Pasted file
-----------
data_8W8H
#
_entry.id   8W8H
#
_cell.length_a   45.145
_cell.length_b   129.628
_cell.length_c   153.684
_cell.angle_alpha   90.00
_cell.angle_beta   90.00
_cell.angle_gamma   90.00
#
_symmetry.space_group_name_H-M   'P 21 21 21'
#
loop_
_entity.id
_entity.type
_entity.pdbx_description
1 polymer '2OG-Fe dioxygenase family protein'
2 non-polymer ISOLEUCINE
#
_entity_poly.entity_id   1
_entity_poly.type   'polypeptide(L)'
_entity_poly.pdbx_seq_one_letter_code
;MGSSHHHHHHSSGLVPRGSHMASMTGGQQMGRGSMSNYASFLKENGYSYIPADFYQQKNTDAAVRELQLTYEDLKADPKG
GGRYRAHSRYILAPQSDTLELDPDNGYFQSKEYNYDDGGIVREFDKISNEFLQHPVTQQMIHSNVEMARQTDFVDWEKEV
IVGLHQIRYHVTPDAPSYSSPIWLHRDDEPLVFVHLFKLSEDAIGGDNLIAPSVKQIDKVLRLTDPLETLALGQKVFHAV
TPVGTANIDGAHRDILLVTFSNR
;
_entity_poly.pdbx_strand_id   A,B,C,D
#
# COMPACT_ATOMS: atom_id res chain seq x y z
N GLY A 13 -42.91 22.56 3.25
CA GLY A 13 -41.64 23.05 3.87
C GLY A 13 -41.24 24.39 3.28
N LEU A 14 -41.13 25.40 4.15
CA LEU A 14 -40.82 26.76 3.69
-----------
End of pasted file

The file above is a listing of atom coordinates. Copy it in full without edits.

data_8W8H
#
_entry.id   8W8H
#
_cell.length_a   45.145
_cell.length_b   129.628
_cell.length_c   153.684
_cell.angle_alpha   90.00
_cell.angle_beta   90.00
_cell.angle_gamma   90.00
#
_symmetry.space_group_name_H-M   'P 21 21 21'
#
loop_
_entity.id
_entity.type
_entity.pdbx_description
1 polymer '2OG-Fe dioxygenase family protein'
2 non-polymer ISOLEUCINE
#
_entity_poly.entity_id   1
_entity_poly.type   'polypeptide(L)'
_entity_poly.pdbx_seq_one_letter_code
;MGSSHHHHHHSSGLVPRGSHMASMTGGQQMGRGSMSNYASFLKENGYSYIPADFYQQKNTDAAVRELQLTYEDLKADPKG
GGRYRAHSRYILAPQSDTLELDPDNGYFQSKEYNYDDGGIVREFDKISNEFLQHPVTQQMIHSNVEMARQTDFVDWEKEV
IVGLHQIRYHVTPDAPSYSSPIWLHRDDEPLVFVHLFKLSEDAIGGDNLIAPSVKQIDKVLRLTDPLETLALGQKVFHAV
TPVGTANIDGAHRDILLVTFSNR
;
_entity_poly.pdbx_strand_id   A,B,C,D
#
# COMPACT_ATOMS: atom_id res chain seq x y z
N GLY A 13 -42.91 22.56 3.25
CA GLY A 13 -41.64 23.05 3.87
C GLY A 13 -41.24 24.39 3.28
N LEU A 14 -41.13 25.40 4.15
CA LEU A 14 -40.82 26.76 3.69